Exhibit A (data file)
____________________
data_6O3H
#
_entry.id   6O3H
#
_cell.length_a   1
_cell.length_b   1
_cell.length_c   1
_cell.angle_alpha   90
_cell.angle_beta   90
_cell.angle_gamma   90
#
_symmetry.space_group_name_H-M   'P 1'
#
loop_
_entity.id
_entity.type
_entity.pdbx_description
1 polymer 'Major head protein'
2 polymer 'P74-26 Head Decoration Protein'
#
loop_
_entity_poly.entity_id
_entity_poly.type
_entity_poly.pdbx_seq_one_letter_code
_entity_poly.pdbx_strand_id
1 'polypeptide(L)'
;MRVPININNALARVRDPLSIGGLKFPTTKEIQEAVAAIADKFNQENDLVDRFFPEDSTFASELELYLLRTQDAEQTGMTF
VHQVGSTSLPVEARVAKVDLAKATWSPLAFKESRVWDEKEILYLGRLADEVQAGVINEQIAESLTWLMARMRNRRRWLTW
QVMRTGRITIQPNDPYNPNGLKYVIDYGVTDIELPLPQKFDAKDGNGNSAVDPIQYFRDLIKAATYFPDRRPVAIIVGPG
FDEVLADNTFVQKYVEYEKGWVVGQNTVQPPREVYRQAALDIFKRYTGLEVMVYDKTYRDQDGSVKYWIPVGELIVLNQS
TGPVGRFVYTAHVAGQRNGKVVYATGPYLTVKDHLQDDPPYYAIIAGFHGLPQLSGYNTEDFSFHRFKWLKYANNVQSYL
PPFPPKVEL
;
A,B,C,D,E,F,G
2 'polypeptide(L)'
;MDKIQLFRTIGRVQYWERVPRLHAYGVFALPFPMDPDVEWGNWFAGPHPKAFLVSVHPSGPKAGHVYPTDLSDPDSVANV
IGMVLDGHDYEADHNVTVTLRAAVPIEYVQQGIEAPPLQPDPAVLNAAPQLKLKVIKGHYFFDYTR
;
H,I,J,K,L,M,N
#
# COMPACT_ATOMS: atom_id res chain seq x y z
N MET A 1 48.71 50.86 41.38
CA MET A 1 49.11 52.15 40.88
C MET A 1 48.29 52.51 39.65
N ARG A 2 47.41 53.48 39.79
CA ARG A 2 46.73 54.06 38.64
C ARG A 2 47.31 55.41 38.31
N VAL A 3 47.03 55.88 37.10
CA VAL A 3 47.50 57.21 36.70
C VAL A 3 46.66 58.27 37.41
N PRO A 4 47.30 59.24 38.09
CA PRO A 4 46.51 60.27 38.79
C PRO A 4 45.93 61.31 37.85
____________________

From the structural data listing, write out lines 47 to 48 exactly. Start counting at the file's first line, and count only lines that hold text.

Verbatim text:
C ARG A 2 47.31 55.41 38.31
N VAL A 3 47.03 55.88 37.10